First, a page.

Over many years of being involved in the evolution of demand chains, there appears to be a number of stages through which they evolve. It is almost always iterative, often with many false starts and dead ends, but those that persist, display the following stages:

  1. Catalyst. At some point, someone yells, “There must be a better way!”. Generally this happens in tough times, about now would be appropriate.
  2. Pre-chain. This occurs as a few look around at the data, and wider commercial environment trying to identify a better way for them. Most do not go beyond this investigation, as it now starts to get hard.
  3. Cautious first steps. Generally a relatively simple collaboration centered around something they all use or need, such as carton, transport or service supply, that is essentially non competitive.
  4. Commitment to a chain as a competitive differentiator. Key here is to collaborate using information that in less enlightened times would have been seen as proprietary.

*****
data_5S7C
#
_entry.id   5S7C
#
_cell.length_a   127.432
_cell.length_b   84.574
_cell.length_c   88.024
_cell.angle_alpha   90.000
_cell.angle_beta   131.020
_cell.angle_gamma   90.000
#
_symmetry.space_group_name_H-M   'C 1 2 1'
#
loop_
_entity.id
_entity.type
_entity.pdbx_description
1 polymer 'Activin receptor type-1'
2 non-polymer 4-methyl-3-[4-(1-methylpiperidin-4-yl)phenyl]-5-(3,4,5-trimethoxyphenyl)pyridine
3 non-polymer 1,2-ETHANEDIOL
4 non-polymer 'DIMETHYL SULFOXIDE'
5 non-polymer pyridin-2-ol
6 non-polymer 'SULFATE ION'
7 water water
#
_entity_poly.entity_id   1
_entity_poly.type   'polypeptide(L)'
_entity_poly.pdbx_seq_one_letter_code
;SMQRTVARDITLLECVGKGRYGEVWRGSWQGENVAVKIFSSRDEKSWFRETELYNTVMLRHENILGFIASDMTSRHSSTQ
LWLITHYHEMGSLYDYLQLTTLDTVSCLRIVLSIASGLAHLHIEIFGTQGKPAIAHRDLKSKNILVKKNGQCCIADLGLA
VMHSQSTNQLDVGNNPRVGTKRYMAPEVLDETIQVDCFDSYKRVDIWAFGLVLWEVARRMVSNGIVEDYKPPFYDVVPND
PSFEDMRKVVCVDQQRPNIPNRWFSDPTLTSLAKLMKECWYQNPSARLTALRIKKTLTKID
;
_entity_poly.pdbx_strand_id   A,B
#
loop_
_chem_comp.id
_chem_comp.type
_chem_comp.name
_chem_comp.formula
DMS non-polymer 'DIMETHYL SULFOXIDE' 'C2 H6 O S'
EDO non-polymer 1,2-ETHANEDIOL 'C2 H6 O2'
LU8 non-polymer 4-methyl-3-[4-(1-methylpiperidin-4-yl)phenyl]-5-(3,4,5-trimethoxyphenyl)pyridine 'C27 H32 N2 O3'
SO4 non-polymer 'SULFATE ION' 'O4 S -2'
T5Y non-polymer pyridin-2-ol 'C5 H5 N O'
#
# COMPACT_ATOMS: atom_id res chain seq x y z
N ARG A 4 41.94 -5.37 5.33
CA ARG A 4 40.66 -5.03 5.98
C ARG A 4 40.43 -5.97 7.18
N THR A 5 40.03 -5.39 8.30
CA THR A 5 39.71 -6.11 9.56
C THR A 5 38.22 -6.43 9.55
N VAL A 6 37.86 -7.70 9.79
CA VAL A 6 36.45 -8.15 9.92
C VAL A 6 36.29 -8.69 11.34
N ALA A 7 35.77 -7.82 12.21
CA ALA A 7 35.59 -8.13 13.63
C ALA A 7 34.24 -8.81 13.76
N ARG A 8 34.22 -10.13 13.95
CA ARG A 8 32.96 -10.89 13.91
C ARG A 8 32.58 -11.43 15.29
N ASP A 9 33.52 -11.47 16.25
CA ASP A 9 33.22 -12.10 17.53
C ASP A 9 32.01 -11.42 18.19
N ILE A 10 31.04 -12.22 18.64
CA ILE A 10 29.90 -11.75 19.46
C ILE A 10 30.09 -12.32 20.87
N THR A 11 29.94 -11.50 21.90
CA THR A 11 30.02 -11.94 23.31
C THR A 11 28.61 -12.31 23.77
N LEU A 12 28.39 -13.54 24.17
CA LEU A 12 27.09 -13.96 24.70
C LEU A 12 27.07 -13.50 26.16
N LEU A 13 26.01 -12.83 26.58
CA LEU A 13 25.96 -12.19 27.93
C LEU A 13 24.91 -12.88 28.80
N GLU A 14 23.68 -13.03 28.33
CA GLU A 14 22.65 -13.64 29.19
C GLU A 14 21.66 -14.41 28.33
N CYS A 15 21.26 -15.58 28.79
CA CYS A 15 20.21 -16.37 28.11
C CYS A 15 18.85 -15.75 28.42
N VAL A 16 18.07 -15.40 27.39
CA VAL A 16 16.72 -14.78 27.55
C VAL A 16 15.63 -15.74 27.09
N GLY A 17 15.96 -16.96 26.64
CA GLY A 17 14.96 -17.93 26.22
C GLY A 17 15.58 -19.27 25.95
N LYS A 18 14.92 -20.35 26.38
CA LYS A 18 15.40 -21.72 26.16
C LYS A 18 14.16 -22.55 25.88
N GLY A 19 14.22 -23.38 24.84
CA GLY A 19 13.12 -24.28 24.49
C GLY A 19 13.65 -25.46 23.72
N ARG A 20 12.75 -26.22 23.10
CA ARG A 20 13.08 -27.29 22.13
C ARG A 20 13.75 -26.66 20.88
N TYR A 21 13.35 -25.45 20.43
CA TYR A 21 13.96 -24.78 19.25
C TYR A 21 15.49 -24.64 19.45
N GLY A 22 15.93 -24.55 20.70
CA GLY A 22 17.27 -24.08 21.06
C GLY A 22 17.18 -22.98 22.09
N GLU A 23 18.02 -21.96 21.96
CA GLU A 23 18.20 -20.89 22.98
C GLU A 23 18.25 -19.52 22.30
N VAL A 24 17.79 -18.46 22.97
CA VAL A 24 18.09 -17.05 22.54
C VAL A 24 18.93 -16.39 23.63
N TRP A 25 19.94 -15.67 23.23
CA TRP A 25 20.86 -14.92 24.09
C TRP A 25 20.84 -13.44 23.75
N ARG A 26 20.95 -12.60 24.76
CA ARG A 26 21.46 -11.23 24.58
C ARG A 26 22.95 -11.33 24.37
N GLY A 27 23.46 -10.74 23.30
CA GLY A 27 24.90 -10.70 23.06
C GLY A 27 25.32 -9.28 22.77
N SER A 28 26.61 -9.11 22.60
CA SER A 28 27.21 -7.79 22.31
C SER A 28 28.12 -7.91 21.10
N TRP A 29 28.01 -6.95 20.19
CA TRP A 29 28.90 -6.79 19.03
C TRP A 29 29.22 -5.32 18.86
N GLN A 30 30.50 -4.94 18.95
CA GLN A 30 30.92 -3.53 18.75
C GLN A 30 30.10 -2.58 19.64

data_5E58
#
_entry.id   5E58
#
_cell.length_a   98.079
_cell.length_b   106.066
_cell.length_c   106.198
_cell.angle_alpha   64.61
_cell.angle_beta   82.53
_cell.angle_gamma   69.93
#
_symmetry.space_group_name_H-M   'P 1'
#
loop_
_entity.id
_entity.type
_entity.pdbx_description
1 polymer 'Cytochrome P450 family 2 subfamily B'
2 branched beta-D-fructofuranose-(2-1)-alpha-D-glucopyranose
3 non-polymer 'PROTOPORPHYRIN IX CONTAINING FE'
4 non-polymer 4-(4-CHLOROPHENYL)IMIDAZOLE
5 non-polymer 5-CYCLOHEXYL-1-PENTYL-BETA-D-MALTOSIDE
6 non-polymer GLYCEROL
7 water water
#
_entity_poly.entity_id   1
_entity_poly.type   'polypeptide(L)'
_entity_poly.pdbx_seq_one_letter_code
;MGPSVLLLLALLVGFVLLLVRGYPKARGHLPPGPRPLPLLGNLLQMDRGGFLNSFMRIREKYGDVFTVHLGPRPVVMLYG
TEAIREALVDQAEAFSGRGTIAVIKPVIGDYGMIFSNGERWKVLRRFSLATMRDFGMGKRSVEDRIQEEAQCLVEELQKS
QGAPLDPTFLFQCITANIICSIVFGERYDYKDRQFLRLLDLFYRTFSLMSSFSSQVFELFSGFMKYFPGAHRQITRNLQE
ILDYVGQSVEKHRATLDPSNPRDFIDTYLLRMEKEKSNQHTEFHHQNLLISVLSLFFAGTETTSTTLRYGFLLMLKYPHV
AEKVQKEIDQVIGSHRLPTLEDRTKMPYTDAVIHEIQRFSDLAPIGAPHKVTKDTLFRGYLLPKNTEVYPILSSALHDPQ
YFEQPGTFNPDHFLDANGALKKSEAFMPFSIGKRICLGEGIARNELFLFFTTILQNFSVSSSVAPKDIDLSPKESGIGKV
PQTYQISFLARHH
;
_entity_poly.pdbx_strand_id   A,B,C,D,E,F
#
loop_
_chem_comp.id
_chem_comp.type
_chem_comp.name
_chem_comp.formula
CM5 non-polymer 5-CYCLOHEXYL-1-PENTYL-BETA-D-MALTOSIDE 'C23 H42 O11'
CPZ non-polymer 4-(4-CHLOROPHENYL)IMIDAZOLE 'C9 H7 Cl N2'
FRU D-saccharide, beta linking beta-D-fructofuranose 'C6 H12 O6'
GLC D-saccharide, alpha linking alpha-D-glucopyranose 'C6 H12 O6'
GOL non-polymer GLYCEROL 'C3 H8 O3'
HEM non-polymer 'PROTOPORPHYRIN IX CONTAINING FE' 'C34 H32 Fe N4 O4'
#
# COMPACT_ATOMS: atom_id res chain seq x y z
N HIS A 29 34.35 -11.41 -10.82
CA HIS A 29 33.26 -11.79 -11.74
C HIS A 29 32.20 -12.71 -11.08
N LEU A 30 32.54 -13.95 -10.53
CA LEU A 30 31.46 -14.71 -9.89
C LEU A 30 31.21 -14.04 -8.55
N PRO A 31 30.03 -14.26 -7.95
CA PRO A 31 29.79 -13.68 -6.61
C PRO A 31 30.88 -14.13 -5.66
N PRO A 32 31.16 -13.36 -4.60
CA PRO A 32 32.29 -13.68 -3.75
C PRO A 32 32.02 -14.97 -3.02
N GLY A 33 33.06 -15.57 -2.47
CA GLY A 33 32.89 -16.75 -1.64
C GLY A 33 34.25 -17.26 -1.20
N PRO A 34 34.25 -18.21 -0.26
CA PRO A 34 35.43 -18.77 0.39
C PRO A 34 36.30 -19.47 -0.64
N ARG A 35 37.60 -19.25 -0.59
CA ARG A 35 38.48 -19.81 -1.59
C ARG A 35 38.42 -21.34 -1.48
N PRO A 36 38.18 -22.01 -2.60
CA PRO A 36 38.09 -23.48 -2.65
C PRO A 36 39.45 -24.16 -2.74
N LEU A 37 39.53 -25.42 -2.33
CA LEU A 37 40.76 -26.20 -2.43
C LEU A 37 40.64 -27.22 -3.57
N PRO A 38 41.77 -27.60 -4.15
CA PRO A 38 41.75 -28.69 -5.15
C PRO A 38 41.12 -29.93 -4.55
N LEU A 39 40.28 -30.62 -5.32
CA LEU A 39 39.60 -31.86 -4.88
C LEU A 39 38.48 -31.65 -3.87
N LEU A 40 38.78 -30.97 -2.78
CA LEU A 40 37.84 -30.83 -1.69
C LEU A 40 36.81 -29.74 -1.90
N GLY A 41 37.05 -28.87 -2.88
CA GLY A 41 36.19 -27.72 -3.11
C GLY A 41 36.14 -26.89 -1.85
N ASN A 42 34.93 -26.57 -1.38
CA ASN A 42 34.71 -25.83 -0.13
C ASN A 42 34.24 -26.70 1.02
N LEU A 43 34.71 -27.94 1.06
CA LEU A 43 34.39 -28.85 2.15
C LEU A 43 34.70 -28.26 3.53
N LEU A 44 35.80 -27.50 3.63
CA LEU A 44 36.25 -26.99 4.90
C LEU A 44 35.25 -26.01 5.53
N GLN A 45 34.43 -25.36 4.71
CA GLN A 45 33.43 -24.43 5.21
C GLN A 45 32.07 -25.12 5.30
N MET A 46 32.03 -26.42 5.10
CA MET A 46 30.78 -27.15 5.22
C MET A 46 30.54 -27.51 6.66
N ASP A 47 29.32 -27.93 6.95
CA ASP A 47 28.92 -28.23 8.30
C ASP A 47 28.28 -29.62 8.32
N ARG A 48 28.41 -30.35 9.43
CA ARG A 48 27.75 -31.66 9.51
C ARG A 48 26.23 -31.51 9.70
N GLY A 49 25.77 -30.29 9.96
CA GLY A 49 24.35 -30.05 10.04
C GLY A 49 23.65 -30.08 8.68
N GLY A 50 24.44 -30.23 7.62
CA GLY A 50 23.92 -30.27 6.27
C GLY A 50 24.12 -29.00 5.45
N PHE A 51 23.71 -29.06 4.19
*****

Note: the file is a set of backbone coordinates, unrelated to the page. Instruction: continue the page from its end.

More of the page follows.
5. Evolution to a demand chain. This takes time, commitment and is a journey with no end, just an evolving chain that continually improves its ability to react to short term changes in consumer demand, as well as being sufficiently adaptable to evolve its business model to accommodate evolution in the commercial environment. Examples of true demand chains are few and far between.  Dell computers lauded “build to order” business model is the best known example of a large business that acts as a manager of a demand chain. It is one of the many models around, largely housed in small businesses where the strains of dumping the status quo are more easily managed.